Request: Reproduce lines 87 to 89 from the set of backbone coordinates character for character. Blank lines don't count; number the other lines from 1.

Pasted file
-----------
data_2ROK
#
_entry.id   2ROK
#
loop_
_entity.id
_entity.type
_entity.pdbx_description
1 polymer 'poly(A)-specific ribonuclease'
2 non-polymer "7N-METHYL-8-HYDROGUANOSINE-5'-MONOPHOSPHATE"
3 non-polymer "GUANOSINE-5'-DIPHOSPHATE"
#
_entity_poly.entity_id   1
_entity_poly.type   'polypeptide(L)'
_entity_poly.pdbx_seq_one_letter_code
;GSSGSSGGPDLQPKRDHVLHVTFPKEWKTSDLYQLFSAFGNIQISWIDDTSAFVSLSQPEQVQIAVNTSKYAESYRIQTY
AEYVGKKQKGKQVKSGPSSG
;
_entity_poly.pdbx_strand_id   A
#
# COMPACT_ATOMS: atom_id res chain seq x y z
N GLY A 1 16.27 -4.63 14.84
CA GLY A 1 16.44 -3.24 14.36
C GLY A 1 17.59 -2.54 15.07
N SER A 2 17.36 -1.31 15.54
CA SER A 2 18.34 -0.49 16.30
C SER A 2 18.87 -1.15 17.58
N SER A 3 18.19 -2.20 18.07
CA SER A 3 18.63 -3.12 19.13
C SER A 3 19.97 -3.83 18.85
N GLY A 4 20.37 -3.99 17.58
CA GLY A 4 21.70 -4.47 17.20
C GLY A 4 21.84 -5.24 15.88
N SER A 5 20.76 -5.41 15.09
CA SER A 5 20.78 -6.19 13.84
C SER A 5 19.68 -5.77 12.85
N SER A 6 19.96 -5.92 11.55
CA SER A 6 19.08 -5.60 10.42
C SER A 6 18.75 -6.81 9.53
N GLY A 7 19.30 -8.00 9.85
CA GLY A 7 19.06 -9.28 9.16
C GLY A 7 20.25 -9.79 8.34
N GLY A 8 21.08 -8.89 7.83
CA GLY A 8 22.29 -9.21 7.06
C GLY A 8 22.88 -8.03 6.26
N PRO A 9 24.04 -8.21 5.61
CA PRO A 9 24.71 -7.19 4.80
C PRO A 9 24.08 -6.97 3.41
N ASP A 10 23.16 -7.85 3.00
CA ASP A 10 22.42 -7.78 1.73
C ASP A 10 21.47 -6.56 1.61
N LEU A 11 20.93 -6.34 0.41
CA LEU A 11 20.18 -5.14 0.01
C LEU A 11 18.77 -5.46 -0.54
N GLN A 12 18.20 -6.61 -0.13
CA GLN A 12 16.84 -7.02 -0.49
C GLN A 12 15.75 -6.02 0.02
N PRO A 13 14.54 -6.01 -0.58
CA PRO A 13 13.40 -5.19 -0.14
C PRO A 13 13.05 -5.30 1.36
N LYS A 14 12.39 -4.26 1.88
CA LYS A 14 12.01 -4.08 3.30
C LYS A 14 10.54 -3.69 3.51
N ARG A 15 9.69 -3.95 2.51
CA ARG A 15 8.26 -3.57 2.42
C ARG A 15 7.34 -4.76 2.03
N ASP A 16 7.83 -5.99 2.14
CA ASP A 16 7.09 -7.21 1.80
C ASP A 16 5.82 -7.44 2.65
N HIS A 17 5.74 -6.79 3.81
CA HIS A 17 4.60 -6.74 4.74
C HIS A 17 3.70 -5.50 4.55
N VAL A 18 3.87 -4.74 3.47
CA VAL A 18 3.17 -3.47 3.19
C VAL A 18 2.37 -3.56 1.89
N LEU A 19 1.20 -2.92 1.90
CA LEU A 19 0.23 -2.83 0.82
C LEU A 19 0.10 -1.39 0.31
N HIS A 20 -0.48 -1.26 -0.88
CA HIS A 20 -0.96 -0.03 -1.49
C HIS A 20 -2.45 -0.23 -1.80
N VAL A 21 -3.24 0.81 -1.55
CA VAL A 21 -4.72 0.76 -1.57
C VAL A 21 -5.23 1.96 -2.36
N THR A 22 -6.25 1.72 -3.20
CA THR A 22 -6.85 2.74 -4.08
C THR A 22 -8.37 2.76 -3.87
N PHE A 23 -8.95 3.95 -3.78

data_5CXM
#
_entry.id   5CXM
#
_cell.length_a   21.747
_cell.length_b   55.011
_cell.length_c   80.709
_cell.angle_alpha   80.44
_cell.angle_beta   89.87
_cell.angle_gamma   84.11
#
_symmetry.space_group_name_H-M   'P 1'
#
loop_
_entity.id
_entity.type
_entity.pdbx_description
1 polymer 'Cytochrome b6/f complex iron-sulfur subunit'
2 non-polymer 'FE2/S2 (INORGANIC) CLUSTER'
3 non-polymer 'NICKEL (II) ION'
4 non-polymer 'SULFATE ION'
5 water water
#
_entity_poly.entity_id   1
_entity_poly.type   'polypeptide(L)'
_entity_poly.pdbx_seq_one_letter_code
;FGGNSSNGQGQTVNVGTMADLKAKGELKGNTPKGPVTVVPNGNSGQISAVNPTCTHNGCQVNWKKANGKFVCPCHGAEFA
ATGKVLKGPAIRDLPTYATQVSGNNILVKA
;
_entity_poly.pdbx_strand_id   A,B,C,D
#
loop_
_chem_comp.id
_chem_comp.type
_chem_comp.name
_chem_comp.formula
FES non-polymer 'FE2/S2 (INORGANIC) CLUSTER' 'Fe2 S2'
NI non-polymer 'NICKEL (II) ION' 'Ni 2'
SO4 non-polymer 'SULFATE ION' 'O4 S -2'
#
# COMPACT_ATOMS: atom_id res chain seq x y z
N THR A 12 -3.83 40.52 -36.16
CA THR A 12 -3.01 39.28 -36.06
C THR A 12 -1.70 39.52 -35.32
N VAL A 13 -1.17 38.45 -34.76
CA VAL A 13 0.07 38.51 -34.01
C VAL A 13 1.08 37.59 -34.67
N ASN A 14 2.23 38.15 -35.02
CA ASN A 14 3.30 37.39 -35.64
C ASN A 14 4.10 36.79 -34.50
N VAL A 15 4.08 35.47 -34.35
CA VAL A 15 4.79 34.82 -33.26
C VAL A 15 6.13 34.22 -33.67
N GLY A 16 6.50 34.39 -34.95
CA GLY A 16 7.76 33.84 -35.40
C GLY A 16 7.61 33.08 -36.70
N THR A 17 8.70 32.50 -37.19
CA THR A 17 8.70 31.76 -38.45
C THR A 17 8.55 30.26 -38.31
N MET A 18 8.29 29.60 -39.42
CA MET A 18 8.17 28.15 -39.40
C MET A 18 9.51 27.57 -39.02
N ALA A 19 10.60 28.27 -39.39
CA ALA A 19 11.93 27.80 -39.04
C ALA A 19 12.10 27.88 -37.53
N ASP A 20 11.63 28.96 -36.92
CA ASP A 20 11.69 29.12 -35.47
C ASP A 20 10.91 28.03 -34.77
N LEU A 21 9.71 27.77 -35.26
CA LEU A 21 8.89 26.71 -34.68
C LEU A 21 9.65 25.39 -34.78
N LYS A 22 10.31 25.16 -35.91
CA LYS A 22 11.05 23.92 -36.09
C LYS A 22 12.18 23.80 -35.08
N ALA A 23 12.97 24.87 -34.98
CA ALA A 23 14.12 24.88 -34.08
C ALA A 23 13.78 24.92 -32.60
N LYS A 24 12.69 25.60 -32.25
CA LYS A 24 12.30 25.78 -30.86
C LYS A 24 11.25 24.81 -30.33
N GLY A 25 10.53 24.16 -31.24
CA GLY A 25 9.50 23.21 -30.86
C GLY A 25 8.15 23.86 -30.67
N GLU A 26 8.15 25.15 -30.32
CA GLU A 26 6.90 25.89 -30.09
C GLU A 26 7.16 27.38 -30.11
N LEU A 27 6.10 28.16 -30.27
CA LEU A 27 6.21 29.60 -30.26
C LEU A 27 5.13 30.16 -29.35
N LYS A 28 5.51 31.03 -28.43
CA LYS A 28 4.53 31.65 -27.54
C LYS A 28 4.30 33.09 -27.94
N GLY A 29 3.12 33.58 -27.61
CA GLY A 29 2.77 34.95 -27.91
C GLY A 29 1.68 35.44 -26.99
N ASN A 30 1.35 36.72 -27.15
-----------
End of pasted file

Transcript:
C THR A 22 -8.37 2.76 -3.87
N PHE A 23 -8.95 3.95 -3.78

data_5CXM